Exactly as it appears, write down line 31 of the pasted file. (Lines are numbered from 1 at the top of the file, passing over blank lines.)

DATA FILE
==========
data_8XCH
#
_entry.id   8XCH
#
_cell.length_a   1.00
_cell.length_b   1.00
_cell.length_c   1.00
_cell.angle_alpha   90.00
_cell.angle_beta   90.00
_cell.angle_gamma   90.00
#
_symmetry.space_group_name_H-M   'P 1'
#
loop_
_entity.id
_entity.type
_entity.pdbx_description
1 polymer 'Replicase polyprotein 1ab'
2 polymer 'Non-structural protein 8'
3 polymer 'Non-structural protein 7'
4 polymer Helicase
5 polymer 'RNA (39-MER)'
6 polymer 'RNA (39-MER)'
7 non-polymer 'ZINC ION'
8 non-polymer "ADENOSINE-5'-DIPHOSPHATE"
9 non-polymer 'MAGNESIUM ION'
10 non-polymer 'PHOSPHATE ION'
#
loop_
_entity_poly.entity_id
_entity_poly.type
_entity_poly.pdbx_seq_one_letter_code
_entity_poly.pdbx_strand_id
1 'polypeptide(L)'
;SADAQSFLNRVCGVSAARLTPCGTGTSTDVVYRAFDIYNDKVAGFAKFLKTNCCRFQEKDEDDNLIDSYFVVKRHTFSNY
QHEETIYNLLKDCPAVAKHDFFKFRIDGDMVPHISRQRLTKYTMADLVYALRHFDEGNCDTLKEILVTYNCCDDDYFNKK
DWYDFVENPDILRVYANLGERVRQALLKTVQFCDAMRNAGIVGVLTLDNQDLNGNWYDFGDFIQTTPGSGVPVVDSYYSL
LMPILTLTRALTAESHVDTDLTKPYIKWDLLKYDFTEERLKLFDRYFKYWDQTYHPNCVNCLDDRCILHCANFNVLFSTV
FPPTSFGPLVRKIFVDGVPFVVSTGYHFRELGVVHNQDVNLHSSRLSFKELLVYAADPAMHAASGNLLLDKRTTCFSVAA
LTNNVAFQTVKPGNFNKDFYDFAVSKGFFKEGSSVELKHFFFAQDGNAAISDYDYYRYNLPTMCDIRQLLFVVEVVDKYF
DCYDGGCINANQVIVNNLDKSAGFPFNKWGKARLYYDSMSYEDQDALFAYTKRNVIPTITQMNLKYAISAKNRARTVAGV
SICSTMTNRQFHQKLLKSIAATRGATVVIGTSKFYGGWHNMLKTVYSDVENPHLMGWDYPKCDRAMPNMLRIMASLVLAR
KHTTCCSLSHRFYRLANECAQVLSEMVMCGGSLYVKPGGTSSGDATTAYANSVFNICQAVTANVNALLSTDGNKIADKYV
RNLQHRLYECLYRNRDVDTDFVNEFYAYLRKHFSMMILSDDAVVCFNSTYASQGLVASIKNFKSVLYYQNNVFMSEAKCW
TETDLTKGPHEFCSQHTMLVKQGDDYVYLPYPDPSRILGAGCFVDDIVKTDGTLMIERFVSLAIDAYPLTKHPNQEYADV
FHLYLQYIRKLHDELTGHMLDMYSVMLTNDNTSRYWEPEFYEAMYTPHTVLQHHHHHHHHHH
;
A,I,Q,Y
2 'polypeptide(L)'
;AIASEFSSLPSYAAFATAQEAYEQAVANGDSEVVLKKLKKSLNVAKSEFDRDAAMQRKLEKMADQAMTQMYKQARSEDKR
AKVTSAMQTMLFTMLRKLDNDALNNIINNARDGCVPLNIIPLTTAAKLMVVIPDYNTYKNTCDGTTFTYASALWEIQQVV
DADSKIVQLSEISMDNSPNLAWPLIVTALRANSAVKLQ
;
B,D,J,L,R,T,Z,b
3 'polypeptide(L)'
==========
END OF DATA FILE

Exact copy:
_entity_poly.type